Greece sentences elected Muslim official to imprisonment
An elected Muslim official in Greece's Western Thrace has been sentenced to 15 months in prison by a Greek court on Thursday, in what many say is an attempt to suppress the country's ethnic Turkish minority.
Ahmet Mete, Xanthi's Muslim cleric or 'mufti', was charged with "disrupting public order by sowing public discord" by a criminal court in Thessaloniki.
He received a three-year deferment of the sentence, which may see him imprisoned if he is charge with another crime during the three-year period.
Mete will appeal the ruling, a statement released by the Xanthi mufti's office said.
Turkey slammed the sentence as "another manifestation of the legal pressure and intimidation policies by Greece against the Western Thrace Turkish Minority's elected Muftis by their own will".
Legal proceedings were carried out on "baseless accusations" against muftis, which aim to "prevent the aforementioned individuals from carrying out their religious and social duties freely", a statement by Turkey’s foreign ministry said, citing comments made by the European Court of Human Rights on Athens and its continued violations against Muslim officials in Greece.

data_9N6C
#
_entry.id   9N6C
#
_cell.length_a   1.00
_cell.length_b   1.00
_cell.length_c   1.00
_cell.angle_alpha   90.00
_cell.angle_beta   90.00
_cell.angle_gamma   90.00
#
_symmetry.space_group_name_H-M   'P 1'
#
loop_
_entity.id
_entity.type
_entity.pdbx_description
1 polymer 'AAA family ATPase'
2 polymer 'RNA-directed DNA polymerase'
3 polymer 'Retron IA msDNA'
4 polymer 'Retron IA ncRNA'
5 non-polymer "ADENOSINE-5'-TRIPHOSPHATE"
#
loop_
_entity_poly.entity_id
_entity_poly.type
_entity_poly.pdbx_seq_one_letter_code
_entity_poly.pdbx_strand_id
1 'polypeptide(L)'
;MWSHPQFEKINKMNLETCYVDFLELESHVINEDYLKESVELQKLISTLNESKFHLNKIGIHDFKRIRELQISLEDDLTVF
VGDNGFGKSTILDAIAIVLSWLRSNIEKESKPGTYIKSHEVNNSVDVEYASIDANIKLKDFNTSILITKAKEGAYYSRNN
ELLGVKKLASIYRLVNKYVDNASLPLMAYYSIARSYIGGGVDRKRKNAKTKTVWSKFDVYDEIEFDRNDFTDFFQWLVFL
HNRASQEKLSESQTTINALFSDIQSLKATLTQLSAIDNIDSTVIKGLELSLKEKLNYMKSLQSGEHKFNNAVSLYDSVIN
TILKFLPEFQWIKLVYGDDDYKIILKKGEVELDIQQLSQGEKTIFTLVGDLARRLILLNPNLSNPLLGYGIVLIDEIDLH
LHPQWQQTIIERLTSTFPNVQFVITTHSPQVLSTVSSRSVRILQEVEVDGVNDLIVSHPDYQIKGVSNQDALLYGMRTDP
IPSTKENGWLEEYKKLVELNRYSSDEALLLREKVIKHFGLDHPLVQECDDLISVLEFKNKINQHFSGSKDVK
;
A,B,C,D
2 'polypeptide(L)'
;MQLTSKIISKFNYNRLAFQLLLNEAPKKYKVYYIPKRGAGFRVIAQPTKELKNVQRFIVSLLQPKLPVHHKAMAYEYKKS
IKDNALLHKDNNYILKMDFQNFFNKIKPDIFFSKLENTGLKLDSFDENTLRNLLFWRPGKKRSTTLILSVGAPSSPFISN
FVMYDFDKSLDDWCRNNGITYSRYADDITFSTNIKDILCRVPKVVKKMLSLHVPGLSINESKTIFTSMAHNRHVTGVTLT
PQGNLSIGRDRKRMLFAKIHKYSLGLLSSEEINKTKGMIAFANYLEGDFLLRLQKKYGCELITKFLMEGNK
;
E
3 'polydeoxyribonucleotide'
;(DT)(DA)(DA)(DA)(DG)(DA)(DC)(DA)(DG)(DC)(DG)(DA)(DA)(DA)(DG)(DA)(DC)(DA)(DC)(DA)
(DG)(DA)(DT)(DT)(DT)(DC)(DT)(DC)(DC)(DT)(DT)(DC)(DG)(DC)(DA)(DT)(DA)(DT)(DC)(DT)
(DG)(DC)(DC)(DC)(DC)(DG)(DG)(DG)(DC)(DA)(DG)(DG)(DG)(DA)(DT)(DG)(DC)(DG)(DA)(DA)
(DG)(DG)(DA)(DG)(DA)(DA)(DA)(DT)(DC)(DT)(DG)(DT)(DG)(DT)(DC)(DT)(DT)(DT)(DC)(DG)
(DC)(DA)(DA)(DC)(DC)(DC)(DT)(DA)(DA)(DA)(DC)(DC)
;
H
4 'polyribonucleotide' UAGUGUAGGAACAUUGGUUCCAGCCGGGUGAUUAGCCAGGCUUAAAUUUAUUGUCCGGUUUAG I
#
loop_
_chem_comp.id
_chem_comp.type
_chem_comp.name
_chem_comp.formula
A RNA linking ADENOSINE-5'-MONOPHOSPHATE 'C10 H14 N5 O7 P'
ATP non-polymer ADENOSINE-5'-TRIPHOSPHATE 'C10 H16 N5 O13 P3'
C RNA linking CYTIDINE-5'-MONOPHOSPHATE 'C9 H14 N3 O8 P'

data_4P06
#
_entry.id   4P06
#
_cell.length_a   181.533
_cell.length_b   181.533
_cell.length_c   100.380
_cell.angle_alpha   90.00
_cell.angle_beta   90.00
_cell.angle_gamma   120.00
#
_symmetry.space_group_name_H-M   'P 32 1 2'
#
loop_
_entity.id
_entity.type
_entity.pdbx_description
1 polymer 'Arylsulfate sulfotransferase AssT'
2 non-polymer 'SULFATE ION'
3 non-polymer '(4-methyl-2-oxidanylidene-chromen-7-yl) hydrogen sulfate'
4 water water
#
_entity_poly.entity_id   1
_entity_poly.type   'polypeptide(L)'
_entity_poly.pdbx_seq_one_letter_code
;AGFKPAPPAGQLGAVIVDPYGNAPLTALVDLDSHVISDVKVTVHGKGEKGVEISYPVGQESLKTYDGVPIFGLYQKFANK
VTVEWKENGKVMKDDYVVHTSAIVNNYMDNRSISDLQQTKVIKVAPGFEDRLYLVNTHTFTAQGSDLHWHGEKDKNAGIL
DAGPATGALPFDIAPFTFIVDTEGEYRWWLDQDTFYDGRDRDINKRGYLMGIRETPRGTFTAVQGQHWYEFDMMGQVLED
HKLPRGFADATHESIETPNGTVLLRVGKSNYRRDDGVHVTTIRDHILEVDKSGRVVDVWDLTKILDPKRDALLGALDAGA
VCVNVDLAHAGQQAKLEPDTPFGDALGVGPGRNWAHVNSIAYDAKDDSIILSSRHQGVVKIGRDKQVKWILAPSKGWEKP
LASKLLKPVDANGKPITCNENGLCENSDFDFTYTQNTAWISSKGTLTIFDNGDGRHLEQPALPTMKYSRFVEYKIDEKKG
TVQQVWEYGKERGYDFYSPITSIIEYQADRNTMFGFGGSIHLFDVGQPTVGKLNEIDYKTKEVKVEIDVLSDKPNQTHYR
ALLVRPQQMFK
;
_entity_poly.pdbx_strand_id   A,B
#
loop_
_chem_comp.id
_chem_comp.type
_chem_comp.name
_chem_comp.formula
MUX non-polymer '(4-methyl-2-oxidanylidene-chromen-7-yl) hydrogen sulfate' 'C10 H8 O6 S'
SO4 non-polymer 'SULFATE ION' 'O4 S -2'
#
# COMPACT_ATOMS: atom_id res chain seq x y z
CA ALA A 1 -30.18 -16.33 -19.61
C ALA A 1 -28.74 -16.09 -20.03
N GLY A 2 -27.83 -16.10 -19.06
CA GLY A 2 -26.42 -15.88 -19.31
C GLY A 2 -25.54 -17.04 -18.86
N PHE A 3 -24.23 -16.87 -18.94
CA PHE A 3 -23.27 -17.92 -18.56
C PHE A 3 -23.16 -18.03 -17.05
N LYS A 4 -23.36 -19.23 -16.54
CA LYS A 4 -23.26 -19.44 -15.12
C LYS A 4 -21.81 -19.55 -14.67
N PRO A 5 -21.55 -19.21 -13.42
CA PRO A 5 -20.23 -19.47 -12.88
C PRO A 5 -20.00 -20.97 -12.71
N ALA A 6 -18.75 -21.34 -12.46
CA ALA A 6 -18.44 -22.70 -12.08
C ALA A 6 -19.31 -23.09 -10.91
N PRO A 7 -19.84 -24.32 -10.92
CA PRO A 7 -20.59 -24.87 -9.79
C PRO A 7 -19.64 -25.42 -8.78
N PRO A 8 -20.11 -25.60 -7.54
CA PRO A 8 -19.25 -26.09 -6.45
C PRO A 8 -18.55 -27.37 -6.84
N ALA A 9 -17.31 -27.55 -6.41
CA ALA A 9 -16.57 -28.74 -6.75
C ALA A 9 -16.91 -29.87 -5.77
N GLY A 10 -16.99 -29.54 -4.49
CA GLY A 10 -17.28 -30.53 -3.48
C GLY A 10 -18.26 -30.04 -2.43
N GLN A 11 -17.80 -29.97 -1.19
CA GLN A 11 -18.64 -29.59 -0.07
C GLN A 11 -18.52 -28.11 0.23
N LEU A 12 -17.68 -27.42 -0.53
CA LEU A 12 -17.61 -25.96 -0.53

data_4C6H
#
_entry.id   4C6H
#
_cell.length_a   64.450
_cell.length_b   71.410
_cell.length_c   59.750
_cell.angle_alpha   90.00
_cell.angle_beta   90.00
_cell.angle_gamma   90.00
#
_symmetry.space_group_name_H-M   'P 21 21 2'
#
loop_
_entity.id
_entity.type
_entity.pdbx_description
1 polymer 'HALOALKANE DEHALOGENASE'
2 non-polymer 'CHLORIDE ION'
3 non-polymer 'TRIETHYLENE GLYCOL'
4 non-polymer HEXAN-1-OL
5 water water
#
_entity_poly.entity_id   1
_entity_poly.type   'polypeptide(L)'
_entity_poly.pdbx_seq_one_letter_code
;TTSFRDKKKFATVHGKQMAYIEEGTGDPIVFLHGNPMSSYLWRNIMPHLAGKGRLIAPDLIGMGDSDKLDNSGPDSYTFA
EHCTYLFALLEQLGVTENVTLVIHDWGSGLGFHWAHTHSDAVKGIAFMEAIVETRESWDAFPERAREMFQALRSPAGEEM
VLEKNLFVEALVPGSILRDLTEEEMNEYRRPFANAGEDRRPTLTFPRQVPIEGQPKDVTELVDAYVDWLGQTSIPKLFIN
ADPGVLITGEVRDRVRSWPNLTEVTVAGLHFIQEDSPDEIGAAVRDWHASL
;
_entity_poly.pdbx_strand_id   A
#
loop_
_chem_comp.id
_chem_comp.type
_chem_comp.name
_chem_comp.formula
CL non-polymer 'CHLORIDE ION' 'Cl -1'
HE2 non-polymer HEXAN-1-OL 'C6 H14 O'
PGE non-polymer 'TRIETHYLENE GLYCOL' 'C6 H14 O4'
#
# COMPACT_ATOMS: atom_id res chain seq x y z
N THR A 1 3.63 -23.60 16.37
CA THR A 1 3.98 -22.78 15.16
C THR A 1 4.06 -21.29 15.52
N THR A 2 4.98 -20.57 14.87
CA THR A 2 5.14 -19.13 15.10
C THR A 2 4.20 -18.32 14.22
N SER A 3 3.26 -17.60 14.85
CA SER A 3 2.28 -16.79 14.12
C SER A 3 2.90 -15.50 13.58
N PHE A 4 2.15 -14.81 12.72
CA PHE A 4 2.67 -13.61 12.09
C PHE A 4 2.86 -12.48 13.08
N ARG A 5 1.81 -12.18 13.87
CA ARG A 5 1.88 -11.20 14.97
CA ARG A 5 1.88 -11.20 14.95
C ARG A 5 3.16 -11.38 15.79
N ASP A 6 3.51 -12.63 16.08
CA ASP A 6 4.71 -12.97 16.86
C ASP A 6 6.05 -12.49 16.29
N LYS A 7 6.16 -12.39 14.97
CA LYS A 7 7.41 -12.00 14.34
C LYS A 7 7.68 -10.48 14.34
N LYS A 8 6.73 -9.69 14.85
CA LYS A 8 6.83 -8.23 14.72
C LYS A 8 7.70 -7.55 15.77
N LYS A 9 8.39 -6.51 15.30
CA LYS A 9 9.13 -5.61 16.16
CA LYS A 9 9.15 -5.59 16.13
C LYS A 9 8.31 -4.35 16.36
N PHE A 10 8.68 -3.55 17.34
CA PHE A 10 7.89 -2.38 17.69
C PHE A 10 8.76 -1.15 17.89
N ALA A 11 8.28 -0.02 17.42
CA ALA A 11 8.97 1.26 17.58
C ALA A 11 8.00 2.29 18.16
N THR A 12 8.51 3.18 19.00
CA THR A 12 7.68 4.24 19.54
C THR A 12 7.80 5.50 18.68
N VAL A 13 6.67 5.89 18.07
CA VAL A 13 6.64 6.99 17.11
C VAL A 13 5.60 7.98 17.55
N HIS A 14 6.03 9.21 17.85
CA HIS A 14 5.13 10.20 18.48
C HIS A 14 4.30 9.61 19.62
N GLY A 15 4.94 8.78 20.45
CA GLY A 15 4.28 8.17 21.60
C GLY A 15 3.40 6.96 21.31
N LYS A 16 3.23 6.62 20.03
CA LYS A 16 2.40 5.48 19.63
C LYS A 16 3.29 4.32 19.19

Xanthi, a city in the region of Western Thrace, northeastern Greece, has a large population of Turkish-speaking Muslims dating back to the Ottoman period.
The community there has been electing their own muftis since the early 20th century, under a Greek-Ottoman pact known as the 1913 Treaty of Athens.
In 1991, Greece annulled the law and began appointing muftis itself. Muslim clerics appointed by the state usurped Islamic rulings on family and inheritance matters. Subsequently, the majority of Muslim Turks in the area rejected the jurisdiction of muftis appointed by the Greek state and have instead elected their own.
Greek authorities have refused to recognise elected muftis and authorities have put clerics on trial.
International rights group have slammed the Greek government's attitude towards its Turkish minority, saying Athens views them as "an outside threat that must be minimised or isolated".